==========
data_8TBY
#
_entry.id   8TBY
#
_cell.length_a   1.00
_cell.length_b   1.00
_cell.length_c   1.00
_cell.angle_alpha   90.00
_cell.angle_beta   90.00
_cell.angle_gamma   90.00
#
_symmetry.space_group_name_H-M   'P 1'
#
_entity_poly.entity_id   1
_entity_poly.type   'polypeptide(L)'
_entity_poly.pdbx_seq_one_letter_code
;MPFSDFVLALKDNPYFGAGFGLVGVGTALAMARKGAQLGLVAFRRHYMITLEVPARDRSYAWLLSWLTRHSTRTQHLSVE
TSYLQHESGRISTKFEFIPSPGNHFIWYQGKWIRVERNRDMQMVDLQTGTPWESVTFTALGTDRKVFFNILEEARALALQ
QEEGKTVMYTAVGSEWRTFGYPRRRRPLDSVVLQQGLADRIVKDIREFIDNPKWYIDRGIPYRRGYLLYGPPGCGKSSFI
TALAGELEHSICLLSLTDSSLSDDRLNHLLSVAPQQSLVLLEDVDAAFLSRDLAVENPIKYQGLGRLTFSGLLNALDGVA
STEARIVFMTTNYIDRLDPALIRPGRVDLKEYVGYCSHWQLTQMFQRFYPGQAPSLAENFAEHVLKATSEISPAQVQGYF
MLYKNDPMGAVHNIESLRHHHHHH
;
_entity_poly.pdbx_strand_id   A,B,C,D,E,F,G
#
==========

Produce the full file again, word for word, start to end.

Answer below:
data_8TBY
#
_entry.id   8TBY
#
_cell.length_a   1.00
_cell.length_b   1.00
_cell.length_c   1.00
_cell.angle_alpha   90.00
_cell.angle_beta   90.00
_cell.angle_gamma   90.00
#
_symmetry.space_group_name_H-M   'P 1'
#
_entity_poly.entity_id   1
_entity_poly.type   'polypeptide(L)'
_entity_poly.pdbx_seq_one_letter_code
;MPFSDFVLALKDNPYFGAGFGLVGVGTALAMARKGAQLGLVAFRRHYMITLEVPARDRSYAWLLSWLTRHSTRTQHLSVE
TSYLQHESGRISTKFEFIPSPGNHFIWYQGKWIRVERNRDMQMVDLQTGTPWESVTFTALGTDRKVFFNILEEARALALQ
QEEGKTVMYTAVGSEWRTFGYPRRRRPLDSVVLQQGLADRIVKDIREFIDNPKWYIDRGIPYRRGYLLYGPPGCGKSSFI
TALAGELEHSICLLSLTDSSLSDDRLNHLLSVAPQQSLVLLEDVDAAFLSRDLAVENPIKYQGLGRLTFSGLLNALDGVA
STEARIVFMTTNYIDRLDPALIRPGRVDLKEYVGYCSHWQLTQMFQRFYPGQAPSLAENFAEHVLKATSEISPAQVQGYF
MLYKNDPMGAVHNIESLRHHHHHH
;
_entity_poly.pdbx_strand_id   A,B,C,D,E,F,G
#